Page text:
When an attorney asks me why they should bother getting involved with LinkedIn I generally respond first by providing them with some facts and stats.
In most cases, after hearing my recitation of facts and stats the attorney is ready to hear more. At his point I generally move the discussion toward practical uses of LinkedIn you can go back to your office and implement today.
I believe your goal on LinkedIn and other social networks is to build trust and credibility. This trust and credibility is used to build your network of clients, prospects and referral sources, all with an eye toward generating revenue. The first thing people see when they visit your LinkedIn profile is your head shot.
Any effort to build trust and credibility starts with your profile. Does it have your current head shot? I don’t have the statistics, but anecdotal information tells me people have the tendency not to connect with people who don’t have photos on their profiles. A solid head shot helps build trust and credibility. It doesn’t have to be a professional photo (though that is preferred). But, it has to be professional looking. It should portray you as you want clients, prospects and referral sources to see you.
Next, take a look at your profile. Is it search engine optimized? Are you using all, or almost all, of the characters available to you in each section? Is your Headline clear, concise and optimized?
All these things, and more, help you build the trust and credibility you need to build your network and book of business. People want to know all they can about you and LinkedIn provides you with the room to share valuable information.
Put your name in a Google search bar and see where your LinkedIn profile appears in the search results. I bet it is in the top half of your screen. People are going to look at your profile before they meet you in person. Have you put your best foot forward? Have you provided the information people need in order to decide if they want to take the time to meet you at all.
You only have one chance to make a first impression and it all starts with your profile.
Go into the “Edit Profile” mode and personalize your profile’s URL. Directly under your styling head shot is your profile’s link. If it looks like this: http://linkedin.com/in/CarleyJones 638795401-ghytplmnkjl, it needs to be personalized.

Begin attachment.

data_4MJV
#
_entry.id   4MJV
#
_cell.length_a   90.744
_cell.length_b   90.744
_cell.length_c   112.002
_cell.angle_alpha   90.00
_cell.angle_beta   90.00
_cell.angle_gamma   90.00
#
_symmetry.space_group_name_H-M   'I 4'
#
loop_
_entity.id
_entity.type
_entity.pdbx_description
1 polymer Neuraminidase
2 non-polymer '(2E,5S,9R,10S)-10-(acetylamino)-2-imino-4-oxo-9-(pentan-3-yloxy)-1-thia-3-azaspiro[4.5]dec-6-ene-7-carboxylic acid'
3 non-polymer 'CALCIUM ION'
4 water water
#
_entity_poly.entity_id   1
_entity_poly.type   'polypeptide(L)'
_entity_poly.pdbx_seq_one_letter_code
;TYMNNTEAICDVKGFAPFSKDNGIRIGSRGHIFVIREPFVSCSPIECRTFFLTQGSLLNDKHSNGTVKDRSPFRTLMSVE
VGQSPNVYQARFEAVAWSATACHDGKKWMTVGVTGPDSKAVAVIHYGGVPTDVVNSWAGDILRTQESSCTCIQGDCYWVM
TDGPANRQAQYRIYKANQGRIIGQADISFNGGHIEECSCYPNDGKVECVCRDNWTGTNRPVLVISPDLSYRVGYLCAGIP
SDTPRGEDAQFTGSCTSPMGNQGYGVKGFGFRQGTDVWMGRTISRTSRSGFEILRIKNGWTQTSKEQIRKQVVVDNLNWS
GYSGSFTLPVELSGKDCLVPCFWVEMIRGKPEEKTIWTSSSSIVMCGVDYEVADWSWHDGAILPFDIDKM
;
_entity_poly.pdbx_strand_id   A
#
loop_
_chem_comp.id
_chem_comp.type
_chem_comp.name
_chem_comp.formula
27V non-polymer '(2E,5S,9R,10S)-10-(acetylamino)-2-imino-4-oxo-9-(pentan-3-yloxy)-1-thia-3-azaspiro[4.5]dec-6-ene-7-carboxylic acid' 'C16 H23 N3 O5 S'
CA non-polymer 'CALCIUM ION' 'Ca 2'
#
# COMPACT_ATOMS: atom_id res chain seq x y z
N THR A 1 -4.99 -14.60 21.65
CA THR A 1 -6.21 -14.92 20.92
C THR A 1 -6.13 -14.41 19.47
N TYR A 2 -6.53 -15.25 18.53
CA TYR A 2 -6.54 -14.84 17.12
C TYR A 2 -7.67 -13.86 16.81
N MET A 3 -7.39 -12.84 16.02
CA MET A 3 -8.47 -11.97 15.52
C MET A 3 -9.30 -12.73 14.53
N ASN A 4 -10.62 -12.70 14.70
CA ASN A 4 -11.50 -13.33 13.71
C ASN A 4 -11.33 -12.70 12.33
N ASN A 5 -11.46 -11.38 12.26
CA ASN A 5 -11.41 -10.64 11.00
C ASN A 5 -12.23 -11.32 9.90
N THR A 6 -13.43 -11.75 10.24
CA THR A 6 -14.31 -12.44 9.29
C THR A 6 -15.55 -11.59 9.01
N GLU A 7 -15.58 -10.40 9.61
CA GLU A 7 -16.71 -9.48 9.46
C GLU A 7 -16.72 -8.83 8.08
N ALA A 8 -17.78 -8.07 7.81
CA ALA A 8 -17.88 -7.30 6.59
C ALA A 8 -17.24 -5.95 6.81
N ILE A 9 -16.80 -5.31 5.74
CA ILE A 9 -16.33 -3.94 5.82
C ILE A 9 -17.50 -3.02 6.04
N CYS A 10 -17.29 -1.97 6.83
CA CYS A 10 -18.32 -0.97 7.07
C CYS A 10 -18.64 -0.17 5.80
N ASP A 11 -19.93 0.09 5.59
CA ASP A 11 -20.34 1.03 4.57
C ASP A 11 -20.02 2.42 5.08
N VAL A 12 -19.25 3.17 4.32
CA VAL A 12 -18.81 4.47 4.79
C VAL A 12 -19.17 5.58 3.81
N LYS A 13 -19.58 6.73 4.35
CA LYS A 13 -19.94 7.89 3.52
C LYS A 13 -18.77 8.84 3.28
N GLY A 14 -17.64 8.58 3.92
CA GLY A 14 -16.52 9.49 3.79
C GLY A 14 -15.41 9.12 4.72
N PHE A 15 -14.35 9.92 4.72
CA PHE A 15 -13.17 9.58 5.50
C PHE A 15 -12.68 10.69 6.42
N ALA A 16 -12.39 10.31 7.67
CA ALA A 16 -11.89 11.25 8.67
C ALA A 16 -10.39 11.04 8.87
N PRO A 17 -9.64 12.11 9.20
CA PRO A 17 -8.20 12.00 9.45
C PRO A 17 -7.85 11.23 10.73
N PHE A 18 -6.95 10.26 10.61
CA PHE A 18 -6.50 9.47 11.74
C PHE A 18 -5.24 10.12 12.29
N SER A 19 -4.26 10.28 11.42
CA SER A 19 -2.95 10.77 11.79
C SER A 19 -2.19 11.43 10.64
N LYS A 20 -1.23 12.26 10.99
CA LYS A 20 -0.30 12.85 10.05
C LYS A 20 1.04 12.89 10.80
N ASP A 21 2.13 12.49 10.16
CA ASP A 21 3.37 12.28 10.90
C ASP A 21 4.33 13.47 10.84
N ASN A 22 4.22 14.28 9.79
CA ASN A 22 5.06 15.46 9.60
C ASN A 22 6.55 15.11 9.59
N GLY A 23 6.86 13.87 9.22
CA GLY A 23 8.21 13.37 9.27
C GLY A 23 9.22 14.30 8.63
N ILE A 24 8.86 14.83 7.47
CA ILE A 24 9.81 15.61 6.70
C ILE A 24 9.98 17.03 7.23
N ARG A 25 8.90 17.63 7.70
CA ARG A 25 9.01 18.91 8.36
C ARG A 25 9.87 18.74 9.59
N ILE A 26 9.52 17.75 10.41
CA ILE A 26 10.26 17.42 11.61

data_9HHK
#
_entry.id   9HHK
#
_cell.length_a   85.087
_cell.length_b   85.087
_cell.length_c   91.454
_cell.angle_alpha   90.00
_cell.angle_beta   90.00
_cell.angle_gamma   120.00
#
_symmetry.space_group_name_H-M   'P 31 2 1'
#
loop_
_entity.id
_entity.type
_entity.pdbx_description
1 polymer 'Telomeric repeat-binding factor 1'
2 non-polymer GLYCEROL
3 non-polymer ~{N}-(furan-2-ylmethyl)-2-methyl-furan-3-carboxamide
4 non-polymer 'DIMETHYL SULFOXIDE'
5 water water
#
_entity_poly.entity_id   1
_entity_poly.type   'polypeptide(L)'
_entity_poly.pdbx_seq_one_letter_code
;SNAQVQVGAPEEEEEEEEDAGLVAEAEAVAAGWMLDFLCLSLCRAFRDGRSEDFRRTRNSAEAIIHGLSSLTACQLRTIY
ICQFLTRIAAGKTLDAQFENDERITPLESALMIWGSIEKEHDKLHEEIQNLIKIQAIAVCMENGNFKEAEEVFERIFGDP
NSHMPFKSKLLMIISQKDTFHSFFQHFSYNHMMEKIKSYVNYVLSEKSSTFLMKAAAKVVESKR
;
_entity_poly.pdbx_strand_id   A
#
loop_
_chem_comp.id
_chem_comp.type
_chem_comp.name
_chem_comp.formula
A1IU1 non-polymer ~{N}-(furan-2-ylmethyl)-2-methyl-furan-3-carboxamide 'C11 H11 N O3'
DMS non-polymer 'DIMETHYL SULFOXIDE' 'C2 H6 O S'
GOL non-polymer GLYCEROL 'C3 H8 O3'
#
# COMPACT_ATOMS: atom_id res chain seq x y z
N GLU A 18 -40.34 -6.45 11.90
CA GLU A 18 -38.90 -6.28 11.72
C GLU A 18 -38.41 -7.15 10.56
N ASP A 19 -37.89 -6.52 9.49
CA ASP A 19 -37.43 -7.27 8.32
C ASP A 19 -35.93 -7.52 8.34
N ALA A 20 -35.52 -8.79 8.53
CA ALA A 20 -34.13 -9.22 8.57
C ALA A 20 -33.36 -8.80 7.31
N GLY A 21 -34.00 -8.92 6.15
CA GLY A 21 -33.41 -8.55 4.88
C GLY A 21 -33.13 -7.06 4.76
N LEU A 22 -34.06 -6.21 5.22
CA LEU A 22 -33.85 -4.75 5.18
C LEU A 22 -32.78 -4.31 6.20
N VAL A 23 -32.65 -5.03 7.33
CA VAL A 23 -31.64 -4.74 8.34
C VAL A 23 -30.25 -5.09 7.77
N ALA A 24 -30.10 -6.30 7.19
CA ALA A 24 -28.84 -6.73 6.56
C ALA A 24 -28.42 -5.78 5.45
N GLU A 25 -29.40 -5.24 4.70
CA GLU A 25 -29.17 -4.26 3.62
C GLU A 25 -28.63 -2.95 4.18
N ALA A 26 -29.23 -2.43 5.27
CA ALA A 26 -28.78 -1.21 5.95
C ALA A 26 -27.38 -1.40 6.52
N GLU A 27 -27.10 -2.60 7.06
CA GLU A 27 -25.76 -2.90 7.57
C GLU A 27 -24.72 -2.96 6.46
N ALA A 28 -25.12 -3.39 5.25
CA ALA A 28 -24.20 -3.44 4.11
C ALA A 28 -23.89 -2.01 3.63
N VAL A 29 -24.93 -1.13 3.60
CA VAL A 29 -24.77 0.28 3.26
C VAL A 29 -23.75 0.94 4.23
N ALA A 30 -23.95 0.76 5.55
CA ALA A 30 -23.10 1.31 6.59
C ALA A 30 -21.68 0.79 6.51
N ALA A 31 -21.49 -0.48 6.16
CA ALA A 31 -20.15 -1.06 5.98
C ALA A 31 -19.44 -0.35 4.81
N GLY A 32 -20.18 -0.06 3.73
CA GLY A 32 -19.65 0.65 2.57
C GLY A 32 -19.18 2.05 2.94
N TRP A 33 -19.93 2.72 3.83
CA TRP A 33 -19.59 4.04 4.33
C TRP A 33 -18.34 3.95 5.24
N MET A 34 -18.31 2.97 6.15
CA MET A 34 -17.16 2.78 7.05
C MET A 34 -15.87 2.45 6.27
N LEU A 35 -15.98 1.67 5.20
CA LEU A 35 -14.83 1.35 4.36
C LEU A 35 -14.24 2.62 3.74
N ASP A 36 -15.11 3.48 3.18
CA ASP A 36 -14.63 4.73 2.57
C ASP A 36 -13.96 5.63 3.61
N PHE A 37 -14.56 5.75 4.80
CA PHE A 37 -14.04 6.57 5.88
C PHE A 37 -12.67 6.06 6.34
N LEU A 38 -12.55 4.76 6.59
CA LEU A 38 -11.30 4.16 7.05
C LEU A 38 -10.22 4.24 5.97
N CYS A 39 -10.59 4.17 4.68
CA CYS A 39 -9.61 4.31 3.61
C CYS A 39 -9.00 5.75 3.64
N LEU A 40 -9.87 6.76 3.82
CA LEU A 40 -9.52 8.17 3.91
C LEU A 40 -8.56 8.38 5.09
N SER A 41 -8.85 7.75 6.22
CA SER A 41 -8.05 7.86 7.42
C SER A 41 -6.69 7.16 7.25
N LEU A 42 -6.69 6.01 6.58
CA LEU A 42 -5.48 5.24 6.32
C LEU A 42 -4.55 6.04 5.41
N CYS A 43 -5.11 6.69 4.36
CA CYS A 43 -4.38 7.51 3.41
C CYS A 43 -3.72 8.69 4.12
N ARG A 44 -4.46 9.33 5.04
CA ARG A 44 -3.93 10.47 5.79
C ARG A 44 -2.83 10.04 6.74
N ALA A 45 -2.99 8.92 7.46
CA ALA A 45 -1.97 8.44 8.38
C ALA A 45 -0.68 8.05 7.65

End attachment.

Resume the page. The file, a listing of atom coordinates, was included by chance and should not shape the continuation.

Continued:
Now, it could be that your name is already being used by someone else. That was the case with me. In that situation do the best you can. I ended up with http://linkedin.com/in/bfriedman because someone else was using brad_friedman, bradley_friedman, bradfriedman, bradleyfriedman, etc.
Are you still thinking about building trust and credibility? If so, a great way to do that is to join and actively participate in LinkedIn Groups. There are over 1 million groups available on LinkedIn today. Find one in your industry, your specialty and your region.
Joining these groups is not enough. You have to actively participate. Post questions in your groups. Direct people to interesting posts by other people. Reply to posts from others in the group.
And, while actively participating in LinkedIn Groups, don’t forget about the Code of Professional Responsibility. Don’t give legal advice. Don’t establish attorney/client relationships. Don’t divulge attorney/client protected information. Do THINK BEFORE YOUR POST!
Connect with current clients, people you know, people you went to school with and people in the LinkedIn Groups you joined. When sending an invitation to connect, personalize it. Tell the person where you know them from or why you want to connect. Say, “Tammy, we’re in the Legal Blogging Group together and seem to have some things in common. Let’s connect.”
When someone asks you to connect with them and you agree, follow that up with a message. “Thanks for connecting with me on LinkedIn. I’m looking forward to getting to know you and your business better.”
Set a goal to grow you network and schedule time to achieve that goal. Maybe your goal is to grow your network by 5 every week. Schedule the time necessary to do this right in your calendar and do it. As time goes on and you get more comfortable in LinkedIn, make your goals harder to achieve.
Post regular and consistent updates. They don’t always have to be about you. Provide value-add information to your connections.
When permissible, add projects, PDFs, etc. to your profile to let people know what you’re working on, or what your firm is all about.
Make sure your firm has a search engine optimized robust Company Page and every lawyer in the firm is connected to it through the Experience section in their LinkedIn profile.
More than ever before, people are using social media to help them decide whether they even want to take the time to meet you. They are performing searches to see what they can learn from you. They are scouring your company website. They are looking for your social media presence. And, they are reading what their peers have written about you in recommendations.
Knowing this, you absolutely must take control of what people see when they do find you online. They are going to find your LinkedIn profile. Trust me. So, since you know that, why not do whatever you have to do to put your best foot forward and give people an opportunity to learn what they need to learn about you?
Doing this could be the difference you need to ensure your survival.